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Hawker Typhoon

The Typhoon was a British single-seat fighter aircraft, produced by Hawker Aircraft starting in 1941. Intended as a replacement for the Hawker Hurricane in the interceptor role it suffered from performance problems, and it instead evolved into one of World War II's most successful strike fighters.

Royal Canadian Air Force Hawker Typhoon.

Even before the new Hurricane was rolling off the production lines in March 1937, Sydney Camm had moved on to designing its future replacement as a private project. This was to be a massive plane designed around the equally massive Napier Sabre engine. The work proved useful when Hawker received specification F.18/37 in January 1938 from the Air Ministry, which asked for a fighter based around either the Napier Sabre or the Rolls-Royce Vulture engine. The engines were similar in that they were both 24 cylinder designs that were designed to deliver over 2,000hp, and different primarily in the arrangement of the cylinders - an H-block in the Sabre and an X-block in the Vulture.

The two resulting models became known as the 'R' and 'N' (based on the engine manufacturer) and were very similar – the Vulture powered R plane had a rounder nose profile and a ventral radiator, whereas the Sabre powered N had a flatter deck and a chin mounted radiator. The basic design of both continued the Hawker tradition of using 'older' construction techniques; the front fuselage was welded steel just like the Hurricane, and the design used a massive 40 foot wing that was much thicker than what you would find on designs like the Spitfire. Camm did give in to the times for much of the rest of the plane though, it was semi-monocoque from the cockpit rearward, flush riveted, and had wide set gear.

The R version first flew in October 1939, and the RAF was so impressed they ordered 1,000 as the Tornado. Various problems, notably compression effects which were previously unknown to Hawker, slowed the acceptance down. In addition the plane had rather disappointing climb performance, which meant it wouldn't be the Spitfire-replacing interceptor they were looking for. In February 1940 the first N model, now known as the Typhoon, was delivered. The RAF placed a large order for it as well, but moved production to Gloster Aircraft who otherwise had no designs to produce. Like the Tornado, the Typhoon was soon demonstrating its own problems, including vibrations from the engine causing the wing skinning to peel.

Eventually the RAF cancelled all work on both models in May 1940 so that Hawker could concentrate solely on the Hurricane during the Battle of Britain. This was the design's first brush with death. Some small scale work continued, changes to streamline the fuselage and supply a much thinner wing were looked at, as well as alternate engines in the form of large radials. In October pressure on the RAF eased and work was allowed to continue on the two original designs.

The first full production version Tornado was delivered in early 1941 and demonstrated the then unheard of speed of 425mph fully armed. This was also be the last Tornado. While production lines were being drawn up, the Vulture project was suddenly terminated by Rolls-Royce and the Tornado was left without an engine.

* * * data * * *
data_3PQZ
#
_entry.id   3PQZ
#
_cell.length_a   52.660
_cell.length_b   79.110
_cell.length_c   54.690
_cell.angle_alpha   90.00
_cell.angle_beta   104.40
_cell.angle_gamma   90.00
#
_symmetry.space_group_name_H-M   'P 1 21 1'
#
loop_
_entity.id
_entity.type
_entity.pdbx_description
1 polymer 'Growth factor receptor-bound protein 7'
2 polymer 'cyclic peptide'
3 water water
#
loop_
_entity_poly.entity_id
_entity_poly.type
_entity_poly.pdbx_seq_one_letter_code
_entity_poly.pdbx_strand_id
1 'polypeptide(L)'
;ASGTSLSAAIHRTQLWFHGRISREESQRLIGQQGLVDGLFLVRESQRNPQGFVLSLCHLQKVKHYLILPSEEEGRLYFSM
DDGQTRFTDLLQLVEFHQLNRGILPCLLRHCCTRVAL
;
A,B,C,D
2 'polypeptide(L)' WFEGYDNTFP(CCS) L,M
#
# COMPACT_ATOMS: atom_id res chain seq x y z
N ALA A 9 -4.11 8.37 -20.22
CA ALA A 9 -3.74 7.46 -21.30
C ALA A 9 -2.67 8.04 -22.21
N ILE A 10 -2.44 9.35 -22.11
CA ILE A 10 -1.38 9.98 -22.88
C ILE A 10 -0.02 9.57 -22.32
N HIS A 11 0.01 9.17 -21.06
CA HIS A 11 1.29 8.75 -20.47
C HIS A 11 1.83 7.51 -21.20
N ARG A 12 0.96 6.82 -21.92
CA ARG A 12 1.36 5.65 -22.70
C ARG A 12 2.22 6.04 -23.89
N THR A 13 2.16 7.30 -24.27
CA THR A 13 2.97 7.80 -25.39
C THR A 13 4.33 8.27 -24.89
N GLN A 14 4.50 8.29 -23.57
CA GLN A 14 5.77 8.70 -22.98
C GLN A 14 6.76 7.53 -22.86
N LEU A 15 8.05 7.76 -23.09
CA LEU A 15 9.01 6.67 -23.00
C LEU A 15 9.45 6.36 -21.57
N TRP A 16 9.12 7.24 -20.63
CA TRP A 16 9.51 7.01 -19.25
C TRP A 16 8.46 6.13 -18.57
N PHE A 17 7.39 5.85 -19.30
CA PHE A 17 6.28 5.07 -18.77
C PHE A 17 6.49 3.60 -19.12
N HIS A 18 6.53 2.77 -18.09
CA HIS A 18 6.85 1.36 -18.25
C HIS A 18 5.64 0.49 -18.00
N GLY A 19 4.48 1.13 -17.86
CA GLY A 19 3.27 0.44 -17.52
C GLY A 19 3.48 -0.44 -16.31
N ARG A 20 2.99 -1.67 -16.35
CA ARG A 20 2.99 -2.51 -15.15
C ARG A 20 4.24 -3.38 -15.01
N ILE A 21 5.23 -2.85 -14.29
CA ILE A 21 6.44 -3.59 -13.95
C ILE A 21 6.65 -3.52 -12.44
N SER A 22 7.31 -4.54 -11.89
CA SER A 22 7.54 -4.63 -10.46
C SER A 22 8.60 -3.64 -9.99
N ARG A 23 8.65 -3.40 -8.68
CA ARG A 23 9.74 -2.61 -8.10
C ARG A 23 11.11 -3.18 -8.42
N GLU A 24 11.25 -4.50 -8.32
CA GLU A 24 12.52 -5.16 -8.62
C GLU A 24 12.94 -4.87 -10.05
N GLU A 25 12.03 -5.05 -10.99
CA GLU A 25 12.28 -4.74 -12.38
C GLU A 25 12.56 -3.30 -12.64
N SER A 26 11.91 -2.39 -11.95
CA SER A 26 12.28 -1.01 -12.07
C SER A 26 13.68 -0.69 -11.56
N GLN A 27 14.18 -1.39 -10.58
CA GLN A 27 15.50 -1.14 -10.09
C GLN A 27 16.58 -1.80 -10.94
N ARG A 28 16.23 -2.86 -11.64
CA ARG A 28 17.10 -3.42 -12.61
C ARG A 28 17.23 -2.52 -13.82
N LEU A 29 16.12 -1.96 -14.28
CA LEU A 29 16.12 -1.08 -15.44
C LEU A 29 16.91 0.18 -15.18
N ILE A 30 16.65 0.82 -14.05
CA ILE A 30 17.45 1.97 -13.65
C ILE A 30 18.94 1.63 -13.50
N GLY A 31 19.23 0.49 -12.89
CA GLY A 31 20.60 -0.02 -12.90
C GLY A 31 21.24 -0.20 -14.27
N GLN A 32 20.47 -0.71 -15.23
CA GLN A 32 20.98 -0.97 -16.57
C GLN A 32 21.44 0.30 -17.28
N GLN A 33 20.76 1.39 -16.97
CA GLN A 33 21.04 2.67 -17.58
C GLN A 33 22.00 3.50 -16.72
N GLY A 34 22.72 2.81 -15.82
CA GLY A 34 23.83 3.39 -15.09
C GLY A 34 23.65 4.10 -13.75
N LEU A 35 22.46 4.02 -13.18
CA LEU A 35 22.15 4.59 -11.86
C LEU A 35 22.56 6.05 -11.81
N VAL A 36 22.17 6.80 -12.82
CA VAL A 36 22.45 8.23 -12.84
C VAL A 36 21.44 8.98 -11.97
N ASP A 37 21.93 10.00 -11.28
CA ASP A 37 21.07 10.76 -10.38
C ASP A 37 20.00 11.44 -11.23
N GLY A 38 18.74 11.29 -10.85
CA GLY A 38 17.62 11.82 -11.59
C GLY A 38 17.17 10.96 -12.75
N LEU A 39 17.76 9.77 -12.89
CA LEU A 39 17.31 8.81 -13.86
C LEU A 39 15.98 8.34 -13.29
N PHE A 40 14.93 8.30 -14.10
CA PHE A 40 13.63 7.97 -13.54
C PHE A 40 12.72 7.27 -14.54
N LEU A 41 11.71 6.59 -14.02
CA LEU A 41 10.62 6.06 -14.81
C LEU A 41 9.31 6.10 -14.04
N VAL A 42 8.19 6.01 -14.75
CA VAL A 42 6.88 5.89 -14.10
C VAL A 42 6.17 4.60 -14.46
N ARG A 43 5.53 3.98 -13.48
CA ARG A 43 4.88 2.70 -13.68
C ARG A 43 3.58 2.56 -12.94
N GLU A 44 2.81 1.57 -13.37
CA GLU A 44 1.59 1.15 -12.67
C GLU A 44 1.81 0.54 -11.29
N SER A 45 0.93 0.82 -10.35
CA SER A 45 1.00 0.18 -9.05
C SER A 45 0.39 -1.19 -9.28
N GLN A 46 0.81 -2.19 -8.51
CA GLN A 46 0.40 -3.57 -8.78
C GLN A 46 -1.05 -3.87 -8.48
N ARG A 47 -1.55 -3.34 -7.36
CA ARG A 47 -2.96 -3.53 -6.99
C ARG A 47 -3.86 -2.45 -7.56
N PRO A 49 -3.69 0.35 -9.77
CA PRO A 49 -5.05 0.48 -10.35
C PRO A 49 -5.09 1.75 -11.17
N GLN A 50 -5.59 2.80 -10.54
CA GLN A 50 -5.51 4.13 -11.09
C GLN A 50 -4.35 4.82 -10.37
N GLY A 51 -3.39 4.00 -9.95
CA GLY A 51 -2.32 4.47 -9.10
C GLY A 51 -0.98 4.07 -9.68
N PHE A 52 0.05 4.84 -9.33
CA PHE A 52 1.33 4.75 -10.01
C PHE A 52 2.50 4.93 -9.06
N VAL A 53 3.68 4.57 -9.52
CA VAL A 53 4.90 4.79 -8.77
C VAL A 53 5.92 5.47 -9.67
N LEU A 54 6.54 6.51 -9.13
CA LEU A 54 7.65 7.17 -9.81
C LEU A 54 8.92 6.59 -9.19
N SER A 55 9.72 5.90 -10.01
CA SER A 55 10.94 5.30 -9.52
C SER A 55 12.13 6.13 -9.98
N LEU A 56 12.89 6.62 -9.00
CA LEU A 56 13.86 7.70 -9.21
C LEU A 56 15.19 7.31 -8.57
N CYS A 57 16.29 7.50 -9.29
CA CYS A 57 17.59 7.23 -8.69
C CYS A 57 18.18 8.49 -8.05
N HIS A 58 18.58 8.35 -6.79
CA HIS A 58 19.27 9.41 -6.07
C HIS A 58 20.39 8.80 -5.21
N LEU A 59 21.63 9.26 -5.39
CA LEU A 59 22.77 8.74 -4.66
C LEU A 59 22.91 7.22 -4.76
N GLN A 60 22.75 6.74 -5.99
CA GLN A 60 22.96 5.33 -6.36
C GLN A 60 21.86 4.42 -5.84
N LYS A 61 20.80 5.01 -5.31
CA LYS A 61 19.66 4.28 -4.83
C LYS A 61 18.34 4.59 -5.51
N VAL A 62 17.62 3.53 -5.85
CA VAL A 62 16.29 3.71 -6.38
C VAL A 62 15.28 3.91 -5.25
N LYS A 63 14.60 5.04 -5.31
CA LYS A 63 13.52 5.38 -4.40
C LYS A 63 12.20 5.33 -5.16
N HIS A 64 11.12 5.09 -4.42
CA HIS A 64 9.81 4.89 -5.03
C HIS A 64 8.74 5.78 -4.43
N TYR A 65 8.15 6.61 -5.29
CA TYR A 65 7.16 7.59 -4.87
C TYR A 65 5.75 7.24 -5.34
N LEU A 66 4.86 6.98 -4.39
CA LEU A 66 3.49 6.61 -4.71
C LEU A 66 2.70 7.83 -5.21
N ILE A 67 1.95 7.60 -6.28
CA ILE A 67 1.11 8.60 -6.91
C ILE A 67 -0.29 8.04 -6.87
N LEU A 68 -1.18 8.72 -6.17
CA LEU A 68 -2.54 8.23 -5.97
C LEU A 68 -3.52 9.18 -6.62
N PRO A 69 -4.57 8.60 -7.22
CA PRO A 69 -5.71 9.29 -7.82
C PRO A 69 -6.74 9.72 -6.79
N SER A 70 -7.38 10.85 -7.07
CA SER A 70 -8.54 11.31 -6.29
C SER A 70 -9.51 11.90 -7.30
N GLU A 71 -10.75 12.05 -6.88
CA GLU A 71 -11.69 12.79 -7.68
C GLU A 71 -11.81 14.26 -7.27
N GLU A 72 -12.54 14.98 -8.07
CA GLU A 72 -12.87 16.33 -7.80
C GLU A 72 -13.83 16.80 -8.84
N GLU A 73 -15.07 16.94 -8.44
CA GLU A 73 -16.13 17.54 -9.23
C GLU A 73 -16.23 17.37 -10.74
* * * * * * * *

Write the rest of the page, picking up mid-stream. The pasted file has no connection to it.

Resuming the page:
Luckilly, the Typhoon had 'good enough' performance to warrant production. The first production Mk.IA was delivered in May 1941 with twelve Browning .303 guns, but this was followed quickly with the Mk.IB with four Hispano 20mm cannons.

By this time the Spitfire V's were meeting Focke-Wulf Fw 190's in combat and getting rather beat up, so the Typhoon was rushed into squadron service to counter the new German plane. Sadly this proved to be a disaster. A structural weakness in the tail meant that it tended to break off when pulling out of dives, the Fw's favourite escape. Once again there was talk of killing the design.

It wasn't until 1943 that the various problems with the airframe and engine had finally started to be worked out of the system. But by this time the need for a pure fighter was no longer important and the design found itself being converted into a fighter-bomber – much like the Hurricane had before it. The powerful engine allowed the plane to carry a massive load of up to two 1,000lb bombs, although it would become much more famous with four 60lb rockets under each wing.

The Mk.IB, now widely known as the Tiffy, distinguished itself particularly in the Battle of Normandy. In one famous case Tiffys of the 2nd TAF decimated a large concentration of armor ahead of Avranches, disposing of no fewer than 137 tanks, and opening the way for the liberation of France and Belgium. For use in the tactical reconnaissance role, the Typhoon FR.IB was developed early in 1945. In this version the two inboard cannon were removed and three F.24 cameras were carried in their place. One Typhoon was also converted as a prototype night fighter, with A.I. equipment, special night-flying cockpit and other modifications. Production of the Typhoon, entirely by Gloster, was 3,330 machines.

Span 12.7 m; length 9.75 m; height 4.70 m; wing area 25.92 mē. Maximum speed 665 km/hr.